The selfishly sad news is that once the main floor is done with its construction this Fall, this gem will revert to its special occasion status. I imagine that it will be reborn as one of the best and most sought after private party space in the city, but it’s just not the same if you can’t just take the elevator up for a Manhattan and a tune or three. One day…
The GOODS from Hawksworth
Vancouver, BC | Hawksworth Restaurant is looking for a front of house manager to join their team. Requirements are a minimum of five years senior management; proficient verbal and written skills; and strong organizational, project management and time management skills. We’re looking for a driven, highly organized and motivated individual with a sharp eye for fine details and a keen sense of leadership who can maintain their composure under pressure. The successful applicant will also have advanced knowledge of food and wine, a strong knowledge of POS systems (Micros preferred), and be able to manage and exceed guest expectations. We offer a competitive salary based on experience and extended medical and dental after a probationary term. Come be a part of one of Canada’s top restaurants! Read more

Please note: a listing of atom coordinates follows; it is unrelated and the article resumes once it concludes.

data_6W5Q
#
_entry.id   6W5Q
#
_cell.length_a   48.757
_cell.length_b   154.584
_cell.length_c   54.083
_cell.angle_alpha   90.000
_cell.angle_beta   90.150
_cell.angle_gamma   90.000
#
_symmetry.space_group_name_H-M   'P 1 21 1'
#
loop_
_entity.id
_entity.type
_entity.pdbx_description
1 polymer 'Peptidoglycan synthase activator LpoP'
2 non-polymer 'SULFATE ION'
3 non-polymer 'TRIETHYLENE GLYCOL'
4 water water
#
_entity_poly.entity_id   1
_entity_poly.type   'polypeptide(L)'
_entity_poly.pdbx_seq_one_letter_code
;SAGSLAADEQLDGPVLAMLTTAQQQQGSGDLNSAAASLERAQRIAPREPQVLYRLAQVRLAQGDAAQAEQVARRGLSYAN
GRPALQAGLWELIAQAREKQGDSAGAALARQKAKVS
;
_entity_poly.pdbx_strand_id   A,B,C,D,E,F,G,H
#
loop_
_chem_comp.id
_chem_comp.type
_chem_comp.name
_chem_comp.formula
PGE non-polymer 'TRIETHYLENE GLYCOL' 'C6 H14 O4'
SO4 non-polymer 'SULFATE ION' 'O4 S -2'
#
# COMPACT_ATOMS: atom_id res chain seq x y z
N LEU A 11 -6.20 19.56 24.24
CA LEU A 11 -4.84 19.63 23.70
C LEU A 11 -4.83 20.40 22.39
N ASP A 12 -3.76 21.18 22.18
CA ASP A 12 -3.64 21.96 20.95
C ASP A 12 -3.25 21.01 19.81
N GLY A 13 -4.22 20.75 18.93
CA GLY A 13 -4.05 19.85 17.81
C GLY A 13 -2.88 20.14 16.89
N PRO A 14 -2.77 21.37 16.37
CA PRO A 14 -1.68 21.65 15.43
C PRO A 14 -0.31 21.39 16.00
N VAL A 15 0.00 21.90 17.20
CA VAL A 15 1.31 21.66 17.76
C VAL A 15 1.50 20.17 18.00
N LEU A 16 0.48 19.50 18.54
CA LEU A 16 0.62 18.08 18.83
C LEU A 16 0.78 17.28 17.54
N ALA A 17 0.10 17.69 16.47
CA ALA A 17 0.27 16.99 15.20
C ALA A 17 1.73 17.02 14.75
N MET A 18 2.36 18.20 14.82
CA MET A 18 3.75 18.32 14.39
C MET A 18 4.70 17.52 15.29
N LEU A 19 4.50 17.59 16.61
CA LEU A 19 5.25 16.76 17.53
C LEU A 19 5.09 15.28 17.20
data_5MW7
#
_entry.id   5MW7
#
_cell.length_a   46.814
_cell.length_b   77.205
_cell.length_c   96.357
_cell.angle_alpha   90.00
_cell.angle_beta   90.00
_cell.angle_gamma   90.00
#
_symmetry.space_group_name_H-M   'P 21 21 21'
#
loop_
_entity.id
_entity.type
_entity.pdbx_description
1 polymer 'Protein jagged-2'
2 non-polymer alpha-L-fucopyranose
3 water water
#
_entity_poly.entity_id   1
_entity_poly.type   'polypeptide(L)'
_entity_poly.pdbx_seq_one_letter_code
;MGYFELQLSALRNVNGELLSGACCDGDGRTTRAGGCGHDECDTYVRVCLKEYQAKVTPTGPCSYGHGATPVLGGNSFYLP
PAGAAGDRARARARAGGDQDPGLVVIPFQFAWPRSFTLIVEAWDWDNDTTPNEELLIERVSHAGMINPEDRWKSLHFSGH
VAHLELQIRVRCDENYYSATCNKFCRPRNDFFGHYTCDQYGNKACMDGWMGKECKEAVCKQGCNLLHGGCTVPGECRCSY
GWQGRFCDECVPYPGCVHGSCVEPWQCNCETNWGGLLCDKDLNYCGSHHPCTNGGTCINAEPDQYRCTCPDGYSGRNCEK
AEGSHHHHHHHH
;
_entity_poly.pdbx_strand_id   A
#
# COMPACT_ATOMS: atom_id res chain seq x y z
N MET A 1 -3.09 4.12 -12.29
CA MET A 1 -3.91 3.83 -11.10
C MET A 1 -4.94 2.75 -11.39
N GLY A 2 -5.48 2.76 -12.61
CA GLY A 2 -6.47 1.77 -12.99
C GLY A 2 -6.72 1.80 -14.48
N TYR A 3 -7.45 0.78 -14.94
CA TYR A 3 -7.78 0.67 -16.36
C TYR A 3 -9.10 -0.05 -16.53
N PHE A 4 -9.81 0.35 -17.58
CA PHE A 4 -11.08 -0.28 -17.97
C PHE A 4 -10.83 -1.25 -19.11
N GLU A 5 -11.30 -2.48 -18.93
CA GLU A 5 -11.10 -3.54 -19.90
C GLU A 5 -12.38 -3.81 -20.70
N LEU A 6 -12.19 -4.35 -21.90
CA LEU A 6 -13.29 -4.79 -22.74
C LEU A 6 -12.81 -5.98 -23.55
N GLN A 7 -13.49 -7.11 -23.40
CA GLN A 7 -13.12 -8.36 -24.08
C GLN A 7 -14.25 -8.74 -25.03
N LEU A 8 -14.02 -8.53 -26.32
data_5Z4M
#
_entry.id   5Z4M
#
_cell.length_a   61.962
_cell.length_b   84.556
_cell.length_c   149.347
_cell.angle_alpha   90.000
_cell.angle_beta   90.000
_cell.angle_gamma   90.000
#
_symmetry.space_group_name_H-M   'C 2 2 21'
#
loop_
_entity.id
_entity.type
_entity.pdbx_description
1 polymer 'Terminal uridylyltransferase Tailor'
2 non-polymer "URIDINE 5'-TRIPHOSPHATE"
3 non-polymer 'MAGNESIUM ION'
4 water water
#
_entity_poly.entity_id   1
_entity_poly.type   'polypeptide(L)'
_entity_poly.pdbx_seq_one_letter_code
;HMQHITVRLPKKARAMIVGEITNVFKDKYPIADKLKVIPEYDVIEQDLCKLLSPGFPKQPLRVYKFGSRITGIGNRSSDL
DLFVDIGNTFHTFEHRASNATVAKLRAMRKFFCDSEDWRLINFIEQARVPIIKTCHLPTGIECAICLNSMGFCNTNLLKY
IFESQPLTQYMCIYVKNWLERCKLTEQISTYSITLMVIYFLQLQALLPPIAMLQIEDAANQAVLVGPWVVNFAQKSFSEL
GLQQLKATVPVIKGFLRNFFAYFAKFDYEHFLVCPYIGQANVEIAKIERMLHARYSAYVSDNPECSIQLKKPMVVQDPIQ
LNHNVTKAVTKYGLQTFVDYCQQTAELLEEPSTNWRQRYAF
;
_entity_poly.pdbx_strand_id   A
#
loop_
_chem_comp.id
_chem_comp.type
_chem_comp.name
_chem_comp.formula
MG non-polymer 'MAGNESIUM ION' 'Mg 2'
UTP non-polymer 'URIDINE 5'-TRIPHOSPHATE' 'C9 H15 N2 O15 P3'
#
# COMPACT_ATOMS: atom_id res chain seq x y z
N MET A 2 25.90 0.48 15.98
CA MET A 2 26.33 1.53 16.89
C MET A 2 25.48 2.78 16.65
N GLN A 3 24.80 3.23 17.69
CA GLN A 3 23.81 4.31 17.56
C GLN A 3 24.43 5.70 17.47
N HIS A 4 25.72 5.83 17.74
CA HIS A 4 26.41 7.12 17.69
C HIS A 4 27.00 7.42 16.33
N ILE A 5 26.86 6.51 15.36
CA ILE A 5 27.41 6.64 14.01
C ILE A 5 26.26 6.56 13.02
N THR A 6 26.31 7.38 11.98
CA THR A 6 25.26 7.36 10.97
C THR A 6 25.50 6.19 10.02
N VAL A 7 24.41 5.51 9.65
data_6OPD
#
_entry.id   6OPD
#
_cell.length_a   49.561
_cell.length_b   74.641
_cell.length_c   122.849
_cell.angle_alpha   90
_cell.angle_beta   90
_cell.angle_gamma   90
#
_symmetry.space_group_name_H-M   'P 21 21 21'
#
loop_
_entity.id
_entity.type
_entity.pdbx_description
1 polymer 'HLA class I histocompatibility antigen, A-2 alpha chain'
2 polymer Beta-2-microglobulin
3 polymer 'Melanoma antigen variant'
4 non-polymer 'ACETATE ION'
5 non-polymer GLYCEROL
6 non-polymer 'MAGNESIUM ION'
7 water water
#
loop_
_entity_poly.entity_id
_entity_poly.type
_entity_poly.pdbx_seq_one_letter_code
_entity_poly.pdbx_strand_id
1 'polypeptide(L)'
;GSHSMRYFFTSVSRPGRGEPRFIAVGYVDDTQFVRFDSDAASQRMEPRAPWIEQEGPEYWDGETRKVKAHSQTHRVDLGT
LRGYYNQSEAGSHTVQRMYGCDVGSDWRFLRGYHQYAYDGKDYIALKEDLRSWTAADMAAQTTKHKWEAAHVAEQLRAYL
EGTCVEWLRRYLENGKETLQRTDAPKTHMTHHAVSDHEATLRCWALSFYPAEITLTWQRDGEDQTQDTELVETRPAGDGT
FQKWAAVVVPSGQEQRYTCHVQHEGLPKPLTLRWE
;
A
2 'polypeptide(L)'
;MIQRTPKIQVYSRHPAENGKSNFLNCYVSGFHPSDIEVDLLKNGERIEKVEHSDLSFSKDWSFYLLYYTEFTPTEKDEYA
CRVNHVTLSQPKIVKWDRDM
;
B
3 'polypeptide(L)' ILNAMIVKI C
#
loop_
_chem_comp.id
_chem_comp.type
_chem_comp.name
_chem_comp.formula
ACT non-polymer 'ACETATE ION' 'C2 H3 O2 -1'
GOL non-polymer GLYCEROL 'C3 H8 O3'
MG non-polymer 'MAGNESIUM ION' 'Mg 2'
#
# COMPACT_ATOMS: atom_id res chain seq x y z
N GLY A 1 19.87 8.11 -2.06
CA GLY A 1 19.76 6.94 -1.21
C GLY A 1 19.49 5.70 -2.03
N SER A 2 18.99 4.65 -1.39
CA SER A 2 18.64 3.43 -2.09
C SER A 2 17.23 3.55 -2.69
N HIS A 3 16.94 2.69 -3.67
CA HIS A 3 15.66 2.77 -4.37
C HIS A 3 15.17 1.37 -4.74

The PEOPLE WHO MAKE IT HAPPEN
Owner operators: Peter K | Jeff S | Min S
About Timbertrain Coffee Roasters
Let us tell you a story about Timbertrain Coffee Roasters when it was just a dream. It began with three guys living our separate lives in Vancouver. We worked hard in our chosen fields like many others, but were on career paths that didn’t quite resonate with us. If only we felt as keenly for our work as we did for quality specialty coffee. We spent most of our down time tasting, coffee house hopping, researching, and planning vacations at coffee farms. A little excessive for just a hobby, perhaps. Compelled by our passion and interest, we began to talk about what it would be like to live out our dream of making and sharing quality coffee. Well, those conversations didn’t stop, and we quit our day jobs.